Tuesday, January 19, 2010

Taboo Tuesday

So today is a day for seeing whether Taboos are made to be broken... or are they better off left unbroached?
Two commenters yesterday commented that smoking is a bit of a taboo and I have this contribution from an anonymous contributor... "I am an ex smoker. People have no problem talking about smoking, and the difficulty of giving up, but what seems to be taboo - is perhaps the reasons why otherwise sane people do it. I can't speak for anyone else, it is all too easy to be a smug ex-smoker, and let's face it - an ex-smoker can always lapse again, but for me the reason for smoking is the Taboo. Frankly the reason it is a Taboo is because I lapse back into it when I most dislike myself, and this causes me to dislike myself further, a vicious addicts cycle ensues - the chemical illusion of pleasure etc."

Another anonymous Taboo pointer outer said "I knew a guy who went home from college every weekend, and used to come back occasionally with bruises from his father. We never spoke about it. I also know several people who have been abused as children, no one ever talks about abuse openly, because it's painful, because those who have no experience of it don't want to hear."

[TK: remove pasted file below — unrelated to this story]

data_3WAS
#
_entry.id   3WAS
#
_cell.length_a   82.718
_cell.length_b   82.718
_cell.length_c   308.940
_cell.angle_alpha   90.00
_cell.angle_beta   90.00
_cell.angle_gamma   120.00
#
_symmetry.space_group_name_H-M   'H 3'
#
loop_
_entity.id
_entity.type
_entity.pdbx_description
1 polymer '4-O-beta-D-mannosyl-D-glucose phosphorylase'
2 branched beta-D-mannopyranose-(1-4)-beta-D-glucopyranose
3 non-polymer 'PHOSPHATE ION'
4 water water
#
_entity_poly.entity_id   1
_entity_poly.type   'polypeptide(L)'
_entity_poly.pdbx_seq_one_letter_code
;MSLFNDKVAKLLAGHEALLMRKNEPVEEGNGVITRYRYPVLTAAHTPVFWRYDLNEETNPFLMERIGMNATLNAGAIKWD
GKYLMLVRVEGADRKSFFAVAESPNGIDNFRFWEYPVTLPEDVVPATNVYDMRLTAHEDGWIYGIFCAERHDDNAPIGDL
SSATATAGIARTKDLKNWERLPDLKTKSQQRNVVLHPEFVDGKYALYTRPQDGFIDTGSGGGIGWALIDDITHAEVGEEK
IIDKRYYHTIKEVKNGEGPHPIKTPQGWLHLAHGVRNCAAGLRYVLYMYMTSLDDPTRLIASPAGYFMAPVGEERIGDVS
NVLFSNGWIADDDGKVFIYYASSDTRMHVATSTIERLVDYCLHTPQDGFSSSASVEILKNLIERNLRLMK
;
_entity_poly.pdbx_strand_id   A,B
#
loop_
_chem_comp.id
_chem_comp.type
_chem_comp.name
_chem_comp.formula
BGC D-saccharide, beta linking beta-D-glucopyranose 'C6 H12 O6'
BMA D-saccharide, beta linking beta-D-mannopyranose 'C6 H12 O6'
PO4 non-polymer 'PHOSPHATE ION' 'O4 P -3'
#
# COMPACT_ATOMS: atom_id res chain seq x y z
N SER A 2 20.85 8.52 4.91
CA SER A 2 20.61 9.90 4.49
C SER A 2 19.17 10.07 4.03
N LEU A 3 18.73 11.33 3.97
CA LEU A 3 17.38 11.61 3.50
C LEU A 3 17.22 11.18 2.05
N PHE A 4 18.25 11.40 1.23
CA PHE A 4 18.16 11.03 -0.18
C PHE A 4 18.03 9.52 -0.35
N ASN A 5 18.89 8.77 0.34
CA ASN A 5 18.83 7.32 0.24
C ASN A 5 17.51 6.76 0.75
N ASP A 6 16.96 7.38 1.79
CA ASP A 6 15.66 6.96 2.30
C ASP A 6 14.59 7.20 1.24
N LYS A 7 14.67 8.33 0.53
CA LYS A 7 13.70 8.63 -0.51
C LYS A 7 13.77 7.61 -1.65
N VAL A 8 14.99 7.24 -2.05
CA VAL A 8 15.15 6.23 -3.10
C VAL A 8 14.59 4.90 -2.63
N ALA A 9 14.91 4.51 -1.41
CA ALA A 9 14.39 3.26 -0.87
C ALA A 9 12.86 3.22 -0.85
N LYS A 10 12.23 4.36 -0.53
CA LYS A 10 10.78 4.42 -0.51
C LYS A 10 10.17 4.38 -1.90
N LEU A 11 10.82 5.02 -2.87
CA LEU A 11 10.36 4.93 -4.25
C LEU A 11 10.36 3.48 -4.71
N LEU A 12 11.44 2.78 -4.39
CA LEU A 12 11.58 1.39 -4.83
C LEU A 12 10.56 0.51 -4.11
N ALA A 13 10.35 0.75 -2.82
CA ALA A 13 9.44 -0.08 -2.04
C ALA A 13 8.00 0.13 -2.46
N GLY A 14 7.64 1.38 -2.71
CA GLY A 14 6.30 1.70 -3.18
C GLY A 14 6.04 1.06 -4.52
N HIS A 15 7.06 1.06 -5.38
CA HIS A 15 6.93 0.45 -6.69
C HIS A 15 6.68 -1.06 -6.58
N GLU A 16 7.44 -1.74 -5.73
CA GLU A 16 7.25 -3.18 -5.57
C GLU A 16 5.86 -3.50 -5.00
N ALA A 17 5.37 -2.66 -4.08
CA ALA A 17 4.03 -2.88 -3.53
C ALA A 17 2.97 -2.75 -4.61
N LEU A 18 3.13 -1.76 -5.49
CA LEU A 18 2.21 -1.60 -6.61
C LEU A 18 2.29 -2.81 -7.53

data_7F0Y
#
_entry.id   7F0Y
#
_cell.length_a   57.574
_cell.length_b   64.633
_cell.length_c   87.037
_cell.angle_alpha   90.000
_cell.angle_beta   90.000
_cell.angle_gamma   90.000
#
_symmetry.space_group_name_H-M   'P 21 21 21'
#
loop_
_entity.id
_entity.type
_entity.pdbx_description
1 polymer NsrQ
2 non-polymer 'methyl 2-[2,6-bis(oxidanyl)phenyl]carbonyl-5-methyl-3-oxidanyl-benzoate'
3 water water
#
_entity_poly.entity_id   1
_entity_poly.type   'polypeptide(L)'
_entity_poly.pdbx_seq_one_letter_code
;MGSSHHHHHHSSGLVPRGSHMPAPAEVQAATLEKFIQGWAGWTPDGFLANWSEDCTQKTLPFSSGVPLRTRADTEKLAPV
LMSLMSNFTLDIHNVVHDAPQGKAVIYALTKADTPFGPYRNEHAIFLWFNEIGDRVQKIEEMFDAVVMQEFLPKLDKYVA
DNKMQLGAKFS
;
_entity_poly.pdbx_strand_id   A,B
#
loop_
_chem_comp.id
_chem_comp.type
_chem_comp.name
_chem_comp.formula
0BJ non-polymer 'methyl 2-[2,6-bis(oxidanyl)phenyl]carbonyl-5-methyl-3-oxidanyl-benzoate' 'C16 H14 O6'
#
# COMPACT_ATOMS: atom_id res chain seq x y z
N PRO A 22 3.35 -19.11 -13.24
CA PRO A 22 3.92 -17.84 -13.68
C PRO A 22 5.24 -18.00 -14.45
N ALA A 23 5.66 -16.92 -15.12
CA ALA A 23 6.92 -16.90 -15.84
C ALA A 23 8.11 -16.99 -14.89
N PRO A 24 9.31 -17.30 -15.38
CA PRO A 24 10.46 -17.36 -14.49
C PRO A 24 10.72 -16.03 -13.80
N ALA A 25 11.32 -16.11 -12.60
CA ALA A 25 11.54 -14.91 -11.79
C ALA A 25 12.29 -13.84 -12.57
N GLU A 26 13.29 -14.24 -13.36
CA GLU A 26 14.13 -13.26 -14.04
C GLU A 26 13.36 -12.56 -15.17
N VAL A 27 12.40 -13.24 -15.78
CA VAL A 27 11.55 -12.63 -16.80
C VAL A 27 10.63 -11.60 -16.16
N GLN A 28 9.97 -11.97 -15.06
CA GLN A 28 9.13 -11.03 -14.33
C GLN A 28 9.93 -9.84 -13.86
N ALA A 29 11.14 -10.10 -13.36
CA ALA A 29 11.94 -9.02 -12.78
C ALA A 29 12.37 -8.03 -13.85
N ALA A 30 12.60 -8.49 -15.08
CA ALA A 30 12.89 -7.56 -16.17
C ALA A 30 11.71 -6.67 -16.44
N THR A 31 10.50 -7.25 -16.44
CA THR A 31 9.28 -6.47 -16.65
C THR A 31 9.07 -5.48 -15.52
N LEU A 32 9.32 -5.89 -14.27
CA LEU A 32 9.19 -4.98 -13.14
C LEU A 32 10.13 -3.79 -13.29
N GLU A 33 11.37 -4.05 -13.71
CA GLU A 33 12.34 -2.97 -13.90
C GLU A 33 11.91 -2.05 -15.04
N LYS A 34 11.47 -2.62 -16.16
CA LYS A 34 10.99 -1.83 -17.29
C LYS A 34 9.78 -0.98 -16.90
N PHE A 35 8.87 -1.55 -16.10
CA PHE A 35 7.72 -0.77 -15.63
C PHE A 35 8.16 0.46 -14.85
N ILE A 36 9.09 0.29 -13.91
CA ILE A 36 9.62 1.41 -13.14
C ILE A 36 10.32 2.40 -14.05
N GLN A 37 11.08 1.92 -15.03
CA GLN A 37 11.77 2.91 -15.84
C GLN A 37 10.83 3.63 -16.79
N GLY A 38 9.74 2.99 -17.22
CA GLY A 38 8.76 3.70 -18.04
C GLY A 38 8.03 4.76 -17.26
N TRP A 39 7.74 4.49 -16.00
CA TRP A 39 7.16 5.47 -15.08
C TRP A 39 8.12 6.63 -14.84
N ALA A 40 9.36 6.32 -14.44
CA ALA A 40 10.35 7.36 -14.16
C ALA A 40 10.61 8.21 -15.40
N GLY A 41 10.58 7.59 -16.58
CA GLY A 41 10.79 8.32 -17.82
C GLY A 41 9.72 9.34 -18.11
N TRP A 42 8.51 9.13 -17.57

To those I can add that people don't talk very comfortably about death, bodily functions (both those of their own and others), things that are happening in very far away places to people they can't identify with, the truth of their emotions (sometimes because you don't know yourself what is the true position of your own emotions).

So why are these things taboo? Shame? Embarrassment? or do we simply find it difficult or pointless to talk about problems that we don't know how to fix? Are there loads of taboos that have been forgotten, that went away eventually because people didn't talk about them? Are there things you just shouldn't ever talk about...???


Bill said...

Why are taboos taboo? There are probably several reasons.

If you don't know where a conversation is going to go, you might make a situation worse by talking about it.

Also, I was present the other week when someone died. I stayed in the background. Others were there who were much closer to him than me. What do I feel comfortable saying about it? Not a lot. Why not? Probably because death is a "bodily function" like any other. We are not comfortable talking about our own, so feel it would be disrespectful to talk about other people's.

It's an interesting subject. (Interesting, too, how breaking taboos help make jokes funny).

swiss said...

taboos? life's too short....

Niamh B said...

Thanks folks... It's a weird one isn't it?